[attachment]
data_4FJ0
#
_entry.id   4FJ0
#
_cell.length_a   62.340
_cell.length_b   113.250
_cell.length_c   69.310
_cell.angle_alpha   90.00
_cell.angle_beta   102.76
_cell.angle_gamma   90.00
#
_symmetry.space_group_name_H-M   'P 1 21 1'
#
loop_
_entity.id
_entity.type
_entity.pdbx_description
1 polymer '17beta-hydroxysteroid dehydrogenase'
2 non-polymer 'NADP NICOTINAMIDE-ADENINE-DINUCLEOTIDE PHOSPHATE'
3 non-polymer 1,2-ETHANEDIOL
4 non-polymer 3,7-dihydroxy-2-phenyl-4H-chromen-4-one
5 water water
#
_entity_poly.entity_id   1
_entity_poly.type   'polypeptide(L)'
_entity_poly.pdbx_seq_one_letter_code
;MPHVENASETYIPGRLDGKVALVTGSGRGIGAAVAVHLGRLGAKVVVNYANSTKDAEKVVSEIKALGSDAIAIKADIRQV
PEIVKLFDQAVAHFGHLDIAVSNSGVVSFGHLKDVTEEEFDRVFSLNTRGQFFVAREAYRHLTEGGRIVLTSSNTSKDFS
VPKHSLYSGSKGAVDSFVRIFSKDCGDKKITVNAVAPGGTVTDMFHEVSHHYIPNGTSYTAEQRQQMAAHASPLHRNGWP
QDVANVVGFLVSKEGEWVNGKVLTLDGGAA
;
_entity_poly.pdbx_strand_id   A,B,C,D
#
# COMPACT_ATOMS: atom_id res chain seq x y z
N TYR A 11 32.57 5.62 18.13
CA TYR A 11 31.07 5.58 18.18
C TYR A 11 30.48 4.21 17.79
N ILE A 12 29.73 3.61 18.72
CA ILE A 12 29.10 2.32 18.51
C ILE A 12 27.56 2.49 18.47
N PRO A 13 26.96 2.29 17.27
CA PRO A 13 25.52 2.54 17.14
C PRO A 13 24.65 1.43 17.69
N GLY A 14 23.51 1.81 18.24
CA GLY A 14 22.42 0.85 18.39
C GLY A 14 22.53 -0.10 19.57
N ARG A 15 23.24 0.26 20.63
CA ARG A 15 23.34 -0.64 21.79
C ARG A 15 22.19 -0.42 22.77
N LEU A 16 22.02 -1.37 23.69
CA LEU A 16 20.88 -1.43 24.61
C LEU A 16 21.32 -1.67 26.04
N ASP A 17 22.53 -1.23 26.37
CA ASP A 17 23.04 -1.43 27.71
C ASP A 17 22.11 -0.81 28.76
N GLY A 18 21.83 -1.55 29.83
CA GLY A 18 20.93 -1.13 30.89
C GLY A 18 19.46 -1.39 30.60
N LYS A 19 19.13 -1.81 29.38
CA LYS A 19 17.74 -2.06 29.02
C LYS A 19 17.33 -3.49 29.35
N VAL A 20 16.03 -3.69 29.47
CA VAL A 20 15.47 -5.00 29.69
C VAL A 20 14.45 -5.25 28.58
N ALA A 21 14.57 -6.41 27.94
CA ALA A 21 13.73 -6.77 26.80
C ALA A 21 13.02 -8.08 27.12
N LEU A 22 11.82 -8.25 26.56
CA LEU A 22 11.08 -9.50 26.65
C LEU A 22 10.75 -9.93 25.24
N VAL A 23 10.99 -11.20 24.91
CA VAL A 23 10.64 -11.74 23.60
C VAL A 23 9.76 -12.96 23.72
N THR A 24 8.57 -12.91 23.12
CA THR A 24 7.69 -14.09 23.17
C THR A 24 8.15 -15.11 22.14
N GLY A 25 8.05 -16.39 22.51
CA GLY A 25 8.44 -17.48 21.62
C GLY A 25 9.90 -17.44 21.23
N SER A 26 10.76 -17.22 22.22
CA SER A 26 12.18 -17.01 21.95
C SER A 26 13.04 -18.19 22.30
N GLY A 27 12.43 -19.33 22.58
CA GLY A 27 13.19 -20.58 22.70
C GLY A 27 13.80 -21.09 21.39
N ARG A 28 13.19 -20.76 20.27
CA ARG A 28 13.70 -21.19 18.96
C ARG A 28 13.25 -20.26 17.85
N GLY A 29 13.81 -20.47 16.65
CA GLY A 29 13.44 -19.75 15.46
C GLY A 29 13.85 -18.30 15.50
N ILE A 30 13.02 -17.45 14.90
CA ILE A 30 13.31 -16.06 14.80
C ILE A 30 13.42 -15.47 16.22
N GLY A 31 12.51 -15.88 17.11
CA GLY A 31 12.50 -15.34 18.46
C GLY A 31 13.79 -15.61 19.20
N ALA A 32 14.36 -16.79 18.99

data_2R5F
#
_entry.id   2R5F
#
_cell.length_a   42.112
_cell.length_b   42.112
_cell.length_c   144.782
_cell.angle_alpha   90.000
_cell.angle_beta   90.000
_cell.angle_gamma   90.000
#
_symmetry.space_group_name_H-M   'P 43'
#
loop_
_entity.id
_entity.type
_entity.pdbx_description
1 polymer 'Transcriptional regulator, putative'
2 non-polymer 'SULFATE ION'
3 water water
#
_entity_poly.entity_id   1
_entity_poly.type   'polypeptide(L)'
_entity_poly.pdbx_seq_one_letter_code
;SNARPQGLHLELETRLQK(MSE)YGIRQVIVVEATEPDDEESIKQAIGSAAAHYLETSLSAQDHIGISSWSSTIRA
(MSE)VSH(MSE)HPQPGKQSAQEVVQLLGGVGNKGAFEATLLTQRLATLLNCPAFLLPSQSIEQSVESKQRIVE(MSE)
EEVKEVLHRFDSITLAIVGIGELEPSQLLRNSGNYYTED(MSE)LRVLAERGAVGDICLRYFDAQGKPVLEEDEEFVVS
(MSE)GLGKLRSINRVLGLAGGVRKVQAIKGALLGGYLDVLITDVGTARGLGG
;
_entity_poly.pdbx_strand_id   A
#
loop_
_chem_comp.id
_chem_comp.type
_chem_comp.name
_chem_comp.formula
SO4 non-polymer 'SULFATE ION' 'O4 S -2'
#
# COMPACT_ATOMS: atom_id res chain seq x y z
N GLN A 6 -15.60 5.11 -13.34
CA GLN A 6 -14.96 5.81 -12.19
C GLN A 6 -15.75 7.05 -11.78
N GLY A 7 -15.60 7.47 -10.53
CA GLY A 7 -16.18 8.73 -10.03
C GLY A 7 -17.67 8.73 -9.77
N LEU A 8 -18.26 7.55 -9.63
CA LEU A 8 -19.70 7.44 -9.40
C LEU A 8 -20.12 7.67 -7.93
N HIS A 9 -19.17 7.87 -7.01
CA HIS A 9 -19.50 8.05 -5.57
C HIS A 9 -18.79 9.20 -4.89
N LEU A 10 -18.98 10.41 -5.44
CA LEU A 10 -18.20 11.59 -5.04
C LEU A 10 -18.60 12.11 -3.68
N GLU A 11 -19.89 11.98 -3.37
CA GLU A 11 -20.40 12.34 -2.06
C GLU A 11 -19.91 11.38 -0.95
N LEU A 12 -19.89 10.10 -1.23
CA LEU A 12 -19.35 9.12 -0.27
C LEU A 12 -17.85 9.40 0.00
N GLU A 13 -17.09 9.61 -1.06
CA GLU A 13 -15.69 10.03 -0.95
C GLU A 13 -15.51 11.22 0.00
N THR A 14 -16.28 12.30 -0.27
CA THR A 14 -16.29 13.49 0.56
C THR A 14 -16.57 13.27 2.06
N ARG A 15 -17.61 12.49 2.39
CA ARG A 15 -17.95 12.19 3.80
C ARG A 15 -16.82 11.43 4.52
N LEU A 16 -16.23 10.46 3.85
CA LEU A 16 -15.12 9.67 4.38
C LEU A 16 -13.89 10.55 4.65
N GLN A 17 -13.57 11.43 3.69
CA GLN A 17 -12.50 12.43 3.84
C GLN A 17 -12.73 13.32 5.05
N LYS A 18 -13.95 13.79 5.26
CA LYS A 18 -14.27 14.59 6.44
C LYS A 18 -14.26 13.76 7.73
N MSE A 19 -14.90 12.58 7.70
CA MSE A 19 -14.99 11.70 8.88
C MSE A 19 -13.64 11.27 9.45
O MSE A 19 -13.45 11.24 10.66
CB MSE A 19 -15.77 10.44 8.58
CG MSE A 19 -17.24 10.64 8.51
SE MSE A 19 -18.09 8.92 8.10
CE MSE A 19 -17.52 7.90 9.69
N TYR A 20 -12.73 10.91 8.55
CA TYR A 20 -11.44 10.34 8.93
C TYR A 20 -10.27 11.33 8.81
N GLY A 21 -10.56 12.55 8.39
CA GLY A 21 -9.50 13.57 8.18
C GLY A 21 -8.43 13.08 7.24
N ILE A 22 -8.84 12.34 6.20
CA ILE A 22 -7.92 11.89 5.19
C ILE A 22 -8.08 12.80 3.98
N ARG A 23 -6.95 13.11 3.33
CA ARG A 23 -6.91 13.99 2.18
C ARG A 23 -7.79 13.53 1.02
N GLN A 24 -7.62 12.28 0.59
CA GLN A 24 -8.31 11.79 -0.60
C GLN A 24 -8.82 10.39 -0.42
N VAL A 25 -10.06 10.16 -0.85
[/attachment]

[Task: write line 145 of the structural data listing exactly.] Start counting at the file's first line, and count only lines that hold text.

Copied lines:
CA LEU A 8 -19.70 7.44 -9.40